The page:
PETALING JAYA: Malaysians must avoid picking up unhealthy eating habits although many are staying at home during the lockdown, say dietitians and nutritionists.
Malaysian Dietitians’ Association president Prof Dr Winnie Chee said although many were more mindful about having a diet to build up their immune system, there were still some who were not practising healthy dietary habits.
“Some people may cook more at home but they may resort to buying food with longer shelf life like canned or frozen food, so that they can reduce trips to grocery shops,” she said.
“Some may have dietary habits driven by stress due to changes in their environment and personal lives, so they may choose to order meals online to compensate for not being able to eat out or go to the fridge more often to look for comfort food or snacks.”
Dr Chee said as work-from-home can sometimes lead to no clear break from work, people may resort to more frequent snacking which can lead to overeating.
“There is also food insecurity, especially among the vulnerable groups, due to loss of income.
“Cheaper food tends to be high in fat, salt and sugar, so it may lead to unhealthy food choices and a higher risk of obesity,” she said.
Dr Chee urged people to plan their meal times to avoid snacking throughout the day and to keep a food journal or an app to track their calorie intake.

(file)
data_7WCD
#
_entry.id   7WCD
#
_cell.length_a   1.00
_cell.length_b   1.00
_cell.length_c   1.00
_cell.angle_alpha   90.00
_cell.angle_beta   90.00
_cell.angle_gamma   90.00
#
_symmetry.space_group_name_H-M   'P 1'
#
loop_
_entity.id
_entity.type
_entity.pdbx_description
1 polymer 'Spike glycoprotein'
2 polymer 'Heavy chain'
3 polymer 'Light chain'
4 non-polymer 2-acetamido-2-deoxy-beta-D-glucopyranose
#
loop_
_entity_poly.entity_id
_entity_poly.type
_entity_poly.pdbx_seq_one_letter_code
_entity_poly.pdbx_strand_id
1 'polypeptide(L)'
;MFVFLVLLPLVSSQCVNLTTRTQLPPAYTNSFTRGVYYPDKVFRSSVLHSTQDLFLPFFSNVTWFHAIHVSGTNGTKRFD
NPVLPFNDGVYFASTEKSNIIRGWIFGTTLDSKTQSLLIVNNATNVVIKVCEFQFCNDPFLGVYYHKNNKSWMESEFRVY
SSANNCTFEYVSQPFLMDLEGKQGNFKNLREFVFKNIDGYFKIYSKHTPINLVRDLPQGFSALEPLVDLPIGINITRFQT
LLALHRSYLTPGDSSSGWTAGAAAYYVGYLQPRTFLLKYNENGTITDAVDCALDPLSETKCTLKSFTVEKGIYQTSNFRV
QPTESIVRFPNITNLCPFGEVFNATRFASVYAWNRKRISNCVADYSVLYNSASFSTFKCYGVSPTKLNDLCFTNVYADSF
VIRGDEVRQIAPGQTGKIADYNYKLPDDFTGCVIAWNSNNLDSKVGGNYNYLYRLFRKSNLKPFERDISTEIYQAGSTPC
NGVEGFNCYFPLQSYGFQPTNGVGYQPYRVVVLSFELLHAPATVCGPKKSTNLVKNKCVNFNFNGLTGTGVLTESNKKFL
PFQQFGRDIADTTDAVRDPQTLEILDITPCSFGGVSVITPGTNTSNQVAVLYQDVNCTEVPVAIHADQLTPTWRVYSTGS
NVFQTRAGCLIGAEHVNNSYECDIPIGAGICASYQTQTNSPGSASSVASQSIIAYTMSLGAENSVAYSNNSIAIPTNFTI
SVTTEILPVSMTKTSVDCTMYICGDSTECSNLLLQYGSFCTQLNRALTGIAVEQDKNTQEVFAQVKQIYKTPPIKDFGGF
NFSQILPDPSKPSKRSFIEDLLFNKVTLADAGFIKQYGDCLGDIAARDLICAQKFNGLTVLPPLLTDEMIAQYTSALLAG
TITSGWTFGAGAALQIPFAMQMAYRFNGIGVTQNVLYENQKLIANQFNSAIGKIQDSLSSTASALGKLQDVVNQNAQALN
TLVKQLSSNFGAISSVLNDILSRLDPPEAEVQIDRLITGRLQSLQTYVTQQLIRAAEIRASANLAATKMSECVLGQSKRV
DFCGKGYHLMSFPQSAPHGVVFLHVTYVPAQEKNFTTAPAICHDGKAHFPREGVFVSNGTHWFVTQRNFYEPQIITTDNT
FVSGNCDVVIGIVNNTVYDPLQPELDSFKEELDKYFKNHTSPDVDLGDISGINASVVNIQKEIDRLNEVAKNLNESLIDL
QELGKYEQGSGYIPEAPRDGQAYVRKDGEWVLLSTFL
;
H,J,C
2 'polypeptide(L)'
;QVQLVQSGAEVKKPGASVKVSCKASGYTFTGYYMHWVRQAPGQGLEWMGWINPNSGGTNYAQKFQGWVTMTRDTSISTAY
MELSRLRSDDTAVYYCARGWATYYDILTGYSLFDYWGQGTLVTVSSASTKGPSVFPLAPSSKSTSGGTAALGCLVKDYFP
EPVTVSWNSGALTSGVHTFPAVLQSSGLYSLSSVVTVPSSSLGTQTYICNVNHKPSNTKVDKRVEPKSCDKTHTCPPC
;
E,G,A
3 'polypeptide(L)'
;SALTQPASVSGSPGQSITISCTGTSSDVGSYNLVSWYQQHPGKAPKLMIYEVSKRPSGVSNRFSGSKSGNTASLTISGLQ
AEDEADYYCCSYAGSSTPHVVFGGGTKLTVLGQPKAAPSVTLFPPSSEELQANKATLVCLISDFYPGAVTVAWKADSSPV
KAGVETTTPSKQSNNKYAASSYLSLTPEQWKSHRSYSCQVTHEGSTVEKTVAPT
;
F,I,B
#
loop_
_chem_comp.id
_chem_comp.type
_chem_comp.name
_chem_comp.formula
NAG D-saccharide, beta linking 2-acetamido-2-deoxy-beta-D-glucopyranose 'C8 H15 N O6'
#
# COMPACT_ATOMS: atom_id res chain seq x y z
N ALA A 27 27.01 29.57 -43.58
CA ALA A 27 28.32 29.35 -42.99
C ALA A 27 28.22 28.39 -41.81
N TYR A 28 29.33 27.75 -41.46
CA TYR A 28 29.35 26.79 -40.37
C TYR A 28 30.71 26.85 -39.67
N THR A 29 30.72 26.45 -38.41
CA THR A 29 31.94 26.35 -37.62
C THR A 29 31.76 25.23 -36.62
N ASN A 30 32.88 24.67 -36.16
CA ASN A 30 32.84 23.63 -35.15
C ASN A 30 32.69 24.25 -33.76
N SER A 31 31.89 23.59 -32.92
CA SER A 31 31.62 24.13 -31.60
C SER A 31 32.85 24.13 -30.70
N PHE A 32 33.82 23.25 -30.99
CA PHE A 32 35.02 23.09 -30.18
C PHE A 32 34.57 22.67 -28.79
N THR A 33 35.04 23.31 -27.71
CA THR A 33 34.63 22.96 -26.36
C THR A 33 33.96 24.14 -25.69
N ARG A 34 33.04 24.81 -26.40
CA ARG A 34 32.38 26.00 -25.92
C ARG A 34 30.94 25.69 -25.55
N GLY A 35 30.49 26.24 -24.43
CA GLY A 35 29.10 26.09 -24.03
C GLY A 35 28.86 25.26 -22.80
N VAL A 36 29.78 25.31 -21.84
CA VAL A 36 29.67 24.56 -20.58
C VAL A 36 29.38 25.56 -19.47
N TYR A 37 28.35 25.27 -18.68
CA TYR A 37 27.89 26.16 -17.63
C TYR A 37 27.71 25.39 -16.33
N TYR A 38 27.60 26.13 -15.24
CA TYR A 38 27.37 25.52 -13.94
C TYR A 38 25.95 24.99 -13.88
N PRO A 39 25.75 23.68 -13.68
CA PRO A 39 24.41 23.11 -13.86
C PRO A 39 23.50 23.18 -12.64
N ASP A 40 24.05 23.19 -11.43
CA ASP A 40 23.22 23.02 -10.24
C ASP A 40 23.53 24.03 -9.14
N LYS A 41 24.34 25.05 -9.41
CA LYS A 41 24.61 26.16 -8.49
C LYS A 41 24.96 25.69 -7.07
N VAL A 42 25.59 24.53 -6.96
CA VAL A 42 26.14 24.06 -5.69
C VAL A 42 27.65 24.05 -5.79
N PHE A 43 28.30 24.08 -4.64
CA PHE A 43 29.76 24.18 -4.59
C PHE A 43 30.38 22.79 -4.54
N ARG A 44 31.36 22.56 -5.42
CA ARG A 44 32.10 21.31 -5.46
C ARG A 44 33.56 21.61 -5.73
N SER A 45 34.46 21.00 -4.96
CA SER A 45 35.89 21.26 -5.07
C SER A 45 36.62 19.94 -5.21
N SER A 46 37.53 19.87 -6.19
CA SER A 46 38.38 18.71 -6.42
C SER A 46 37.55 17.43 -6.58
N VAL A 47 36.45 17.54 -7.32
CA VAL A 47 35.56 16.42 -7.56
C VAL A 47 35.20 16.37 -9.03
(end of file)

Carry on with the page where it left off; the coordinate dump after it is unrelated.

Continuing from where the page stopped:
“Whenever you have an urge to eat, stock the fridge or pantry with healthy options such as fresh fruits, corn, boiled chickpeas, rice crackers, dark chocolate, toasted seaweed, nuts, dried fruits or raisins.
“Before you stand in front of the fridge, ask yourself if you are hungry or just feeling bored or tired,” she said.
She added that people could incorporate exercise into their daily routines, move around and avoid sitting for long hours, and consider setting up a standing desk.
Universiti Kebangsaan Malaysia nutritionist and senior lecturer Dr Wong Jyh Eiin urged people to plan their weekly menus and grocery shopping ahead of time.
“They should purchase fresh local fruits and vegetables which are in season and cheaper too.
“Cook fresh produce with a shorter shelf life first.
“Divide fresh meat into smaller portions (with dates and labels) before freezing so that it is available for the entire week.
“They can also stock up on healthier snacks such as yoghurt, probiotic drinks and wholegrain biscuits,” she said.
Dr Wong said people could consider preparing their meals ahead of time, by cooking more over the weekend, so that they would not be driven by hunger to make poor food choices.
“Try online recipes or ideas for simple, quick, healthy meals,” she said, adding that they should ensure a variety of food and food groups be included in a day’s diet.
“Drink from a water bottle, instead of cups, so that it’s easier to keep track of water intake,” she said.
Dr Wong added that Malaysians should practise mindful eating and set up a regular eating routine at home.
“Use a scheduled lunch break to prepare meals and enjoy them without distraction. Eat at the dinner table, not at the work desk, bedroom or in front of the television,” she said.